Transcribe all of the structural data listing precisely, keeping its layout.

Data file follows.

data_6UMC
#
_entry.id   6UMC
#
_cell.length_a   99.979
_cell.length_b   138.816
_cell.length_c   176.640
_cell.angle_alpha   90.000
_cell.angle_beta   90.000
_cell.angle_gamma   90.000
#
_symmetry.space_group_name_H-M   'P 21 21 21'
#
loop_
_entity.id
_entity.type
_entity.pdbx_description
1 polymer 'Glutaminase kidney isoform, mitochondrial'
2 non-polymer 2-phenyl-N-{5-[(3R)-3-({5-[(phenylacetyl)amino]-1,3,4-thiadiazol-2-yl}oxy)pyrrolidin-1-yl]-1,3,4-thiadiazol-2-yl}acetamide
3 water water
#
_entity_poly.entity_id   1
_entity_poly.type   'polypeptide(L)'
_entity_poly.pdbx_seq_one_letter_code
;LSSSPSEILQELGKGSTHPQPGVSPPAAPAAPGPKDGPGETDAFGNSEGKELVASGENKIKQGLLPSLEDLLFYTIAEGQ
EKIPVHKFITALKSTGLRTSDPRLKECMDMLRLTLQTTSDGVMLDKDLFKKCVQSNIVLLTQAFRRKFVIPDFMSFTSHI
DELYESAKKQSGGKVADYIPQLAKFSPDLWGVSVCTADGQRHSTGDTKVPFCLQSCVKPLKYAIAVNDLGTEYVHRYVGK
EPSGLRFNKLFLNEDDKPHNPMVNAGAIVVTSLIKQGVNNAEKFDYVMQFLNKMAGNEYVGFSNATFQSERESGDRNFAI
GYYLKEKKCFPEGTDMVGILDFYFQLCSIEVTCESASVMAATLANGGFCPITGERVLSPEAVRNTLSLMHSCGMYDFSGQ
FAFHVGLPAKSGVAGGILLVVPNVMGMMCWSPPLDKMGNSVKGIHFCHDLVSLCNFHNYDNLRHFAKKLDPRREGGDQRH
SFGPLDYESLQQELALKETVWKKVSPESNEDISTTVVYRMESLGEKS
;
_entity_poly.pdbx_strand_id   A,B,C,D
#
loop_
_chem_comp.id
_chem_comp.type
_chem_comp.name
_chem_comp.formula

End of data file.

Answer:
data_6UMC
#
_entry.id   6UMC
#
_cell.length_a   99.979
_cell.length_b   138.816
_cell.length_c   176.640
_cell.angle_alpha   90.000
_cell.angle_beta   90.000
_cell.angle_gamma   90.000
#
_symmetry.space_group_name_H-M   'P 21 21 21'
#
loop_
_entity.id
_entity.type
_entity.pdbx_description
1 polymer 'Glutaminase kidney isoform, mitochondrial'
2 non-polymer 2-phenyl-N-{5-[(3R)-3-({5-[(phenylacetyl)amino]-1,3,4-thiadiazol-2-yl}oxy)pyrrolidin-1-yl]-1,3,4-thiadiazol-2-yl}acetamide
3 water water
#
_entity_poly.entity_id   1
_entity_poly.type   'polypeptide(L)'
_entity_poly.pdbx_seq_one_letter_code
;LSSSPSEILQELGKGSTHPQPGVSPPAAPAAPGPKDGPGETDAFGNSEGKELVASGENKIKQGLLPSLEDLLFYTIAEGQ
EKIPVHKFITALKSTGLRTSDPRLKECMDMLRLTLQTTSDGVMLDKDLFKKCVQSNIVLLTQAFRRKFVIPDFMSFTSHI
DELYESAKKQSGGKVADYIPQLAKFSPDLWGVSVCTADGQRHSTGDTKVPFCLQSCVKPLKYAIAVNDLGTEYVHRYVGK
EPSGLRFNKLFLNEDDKPHNPMVNAGAIVVTSLIKQGVNNAEKFDYVMQFLNKMAGNEYVGFSNATFQSERESGDRNFAI
GYYLKEKKCFPEGTDMVGILDFYFQLCSIEVTCESASVMAATLANGGFCPITGERVLSPEAVRNTLSLMHSCGMYDFSGQ
FAFHVGLPAKSGVAGGILLVVPNVMGMMCWSPPLDKMGNSVKGIHFCHDLVSLCNFHNYDNLRHFAKKLDPRREGGDQRH
SFGPLDYESLQQELALKETVWKKVSPESNEDISTTVVYRMESLGEKS
;
_entity_poly.pdbx_strand_id   A,B,C,D
#
loop_
_chem_comp.id
_chem_comp.type
_chem_comp.name
_chem_comp.formula